After a while, we began to diagnose some common problems and identify opportunities to improve the patient experience.

Keep it simple. Even if it isn’t.

One challenge was to find order in the sheer volume of information; from visiting times and preferred visitor etiquette for hundreds of different clinics, right through to the titles and roles of each specialist you may see throughout your visit.

To add to the complexity, we needed to define the experience we would create for patients and a separate, no less important experience for the health professionals who need to care for them. So, we devised a segmented approach that puts patient needs first, while clearly catering to GPs and other referring clinicians. The primary menu is segmented into these two main audience groups for clear, quick navigation. Individual pages also have a series of tabs that tailor the content based on who you are or what you need.


The primary navigation is segmented by key audience groups.


While there was a huge breadth of content, everything had to be neat, clean, easy to find, and consistent across multiple locations: from the well-known Mercy Hospital for Women at Heidelberg to the small sub-acute hospital in the town of Young in New South Wales.

Keeping things easy to use is no simple process. First, we set about validating the wide variety of information people would need, and mapping when they might be looking to access particular information to assist their health journey.

Categorising content types.

Many people will likely be on their way to an appointment, or en route to visit a friend or family member, so mobile-first UX became key. We determined that most people could also be in a state of heightened emotion or anxiety, so simplicity and intuitive experience design was another obvious goal.

One simple solution was to make emergency information and contacts available so that people made the right choices about when and how to come to a hospital. We didn’t want a patient who needed an ambulance to get behind the wheel of their car, so we put Triple-zero half a thumb stretch away on their mobile screen.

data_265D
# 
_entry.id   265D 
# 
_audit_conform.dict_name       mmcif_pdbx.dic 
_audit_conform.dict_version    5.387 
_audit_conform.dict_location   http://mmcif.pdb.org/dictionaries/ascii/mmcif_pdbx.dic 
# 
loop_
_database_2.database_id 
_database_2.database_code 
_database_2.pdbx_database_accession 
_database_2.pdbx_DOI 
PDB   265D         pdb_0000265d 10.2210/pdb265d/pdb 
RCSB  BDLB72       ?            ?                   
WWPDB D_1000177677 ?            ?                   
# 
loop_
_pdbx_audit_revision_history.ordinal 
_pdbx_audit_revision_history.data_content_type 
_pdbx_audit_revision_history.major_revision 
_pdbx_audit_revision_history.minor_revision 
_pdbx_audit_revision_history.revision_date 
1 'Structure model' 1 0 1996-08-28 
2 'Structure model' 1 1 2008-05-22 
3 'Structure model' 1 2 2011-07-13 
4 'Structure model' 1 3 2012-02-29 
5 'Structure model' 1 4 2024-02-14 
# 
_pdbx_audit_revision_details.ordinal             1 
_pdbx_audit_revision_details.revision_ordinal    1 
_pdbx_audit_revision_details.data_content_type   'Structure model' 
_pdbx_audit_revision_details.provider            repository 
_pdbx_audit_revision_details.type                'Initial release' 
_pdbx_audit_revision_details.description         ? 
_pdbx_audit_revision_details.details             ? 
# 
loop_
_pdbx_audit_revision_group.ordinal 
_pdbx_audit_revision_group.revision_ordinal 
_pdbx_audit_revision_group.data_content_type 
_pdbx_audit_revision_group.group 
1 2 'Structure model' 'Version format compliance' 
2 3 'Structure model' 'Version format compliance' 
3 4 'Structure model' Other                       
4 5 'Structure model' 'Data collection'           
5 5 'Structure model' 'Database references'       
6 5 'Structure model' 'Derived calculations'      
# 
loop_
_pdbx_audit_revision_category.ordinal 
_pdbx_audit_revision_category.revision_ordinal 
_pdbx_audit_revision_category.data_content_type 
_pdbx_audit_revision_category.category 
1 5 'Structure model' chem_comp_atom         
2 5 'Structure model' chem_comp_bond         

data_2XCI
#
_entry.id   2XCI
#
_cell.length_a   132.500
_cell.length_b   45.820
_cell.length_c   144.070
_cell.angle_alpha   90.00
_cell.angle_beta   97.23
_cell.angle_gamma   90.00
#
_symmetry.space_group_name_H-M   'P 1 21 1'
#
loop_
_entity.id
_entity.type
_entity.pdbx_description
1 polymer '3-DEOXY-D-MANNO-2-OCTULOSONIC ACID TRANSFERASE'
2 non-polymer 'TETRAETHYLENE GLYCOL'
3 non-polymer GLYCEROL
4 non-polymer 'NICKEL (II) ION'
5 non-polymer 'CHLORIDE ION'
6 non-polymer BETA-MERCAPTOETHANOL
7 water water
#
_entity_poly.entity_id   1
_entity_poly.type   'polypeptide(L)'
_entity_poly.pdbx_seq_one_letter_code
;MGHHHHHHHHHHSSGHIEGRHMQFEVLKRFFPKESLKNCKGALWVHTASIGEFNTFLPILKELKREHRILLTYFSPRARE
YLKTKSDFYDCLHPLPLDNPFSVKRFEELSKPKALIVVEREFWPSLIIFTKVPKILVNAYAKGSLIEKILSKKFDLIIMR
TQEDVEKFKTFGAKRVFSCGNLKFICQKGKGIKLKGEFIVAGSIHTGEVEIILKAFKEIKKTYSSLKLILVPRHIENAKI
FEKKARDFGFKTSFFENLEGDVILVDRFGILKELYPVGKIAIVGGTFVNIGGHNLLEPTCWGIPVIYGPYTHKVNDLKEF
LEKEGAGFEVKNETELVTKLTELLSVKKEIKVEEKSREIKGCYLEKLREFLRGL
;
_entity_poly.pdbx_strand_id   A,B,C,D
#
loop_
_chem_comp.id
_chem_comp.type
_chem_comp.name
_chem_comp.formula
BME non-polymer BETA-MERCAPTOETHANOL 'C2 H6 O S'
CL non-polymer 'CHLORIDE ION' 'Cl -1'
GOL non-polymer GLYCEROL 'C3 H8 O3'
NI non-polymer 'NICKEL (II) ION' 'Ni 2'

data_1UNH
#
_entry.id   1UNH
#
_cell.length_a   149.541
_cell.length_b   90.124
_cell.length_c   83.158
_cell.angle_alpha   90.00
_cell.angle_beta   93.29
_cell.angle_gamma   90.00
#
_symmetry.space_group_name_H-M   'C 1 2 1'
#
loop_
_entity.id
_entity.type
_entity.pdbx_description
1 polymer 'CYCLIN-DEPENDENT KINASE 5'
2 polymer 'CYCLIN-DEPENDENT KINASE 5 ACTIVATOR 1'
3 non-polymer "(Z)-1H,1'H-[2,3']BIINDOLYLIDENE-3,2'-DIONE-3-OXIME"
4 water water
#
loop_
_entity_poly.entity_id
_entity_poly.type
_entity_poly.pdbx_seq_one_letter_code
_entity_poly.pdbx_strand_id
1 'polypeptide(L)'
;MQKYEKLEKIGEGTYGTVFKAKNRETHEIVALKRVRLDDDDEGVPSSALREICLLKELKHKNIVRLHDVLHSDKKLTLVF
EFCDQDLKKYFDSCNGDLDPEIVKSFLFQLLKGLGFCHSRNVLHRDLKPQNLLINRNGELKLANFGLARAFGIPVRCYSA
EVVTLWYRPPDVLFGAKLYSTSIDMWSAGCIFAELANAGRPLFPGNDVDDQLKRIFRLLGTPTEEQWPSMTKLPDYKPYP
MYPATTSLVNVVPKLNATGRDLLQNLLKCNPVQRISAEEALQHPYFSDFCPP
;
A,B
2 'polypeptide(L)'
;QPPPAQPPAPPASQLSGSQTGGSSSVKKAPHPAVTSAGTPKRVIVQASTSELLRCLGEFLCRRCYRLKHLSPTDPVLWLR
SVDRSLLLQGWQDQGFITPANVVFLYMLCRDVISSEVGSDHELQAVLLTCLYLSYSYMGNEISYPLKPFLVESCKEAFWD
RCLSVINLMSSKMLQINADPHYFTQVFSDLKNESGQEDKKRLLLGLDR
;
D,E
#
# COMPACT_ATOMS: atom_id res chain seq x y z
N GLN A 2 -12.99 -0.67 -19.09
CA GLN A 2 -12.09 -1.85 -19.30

We built an early-stage mobile prototype, to ensure that we could hone, refine and change functionality on the fly. If something didn’t feel right or was simply a little clunky in application, we iterated and improved quickly.

A huge range of people with varying abilities will use the site too, so everything meets Level AA of the Web Content Accessibility Guidelines. From a general design perspective, links and buttons are highly visual throughout the site. Written content is made accessible through techniques like read-time estimates. For mobile, a variety of ‘touch actions’ keep the experience natural: things like pinch-to-zoom on maps and weighted image dragging in galleries.

Design focused on mobile display from very early on.

Once we had a framework for content types, we started creating flexible design elements to build out pages, rather than creating stand-alone templates. Imagine a patchwork of design features we could pick and choose as they related to each area of Mercy Health. If something changes or becomes seasonally relevant—a particular announcement relating to a health discipline, or a research or funding initiative—you can simply update page elements as necessary.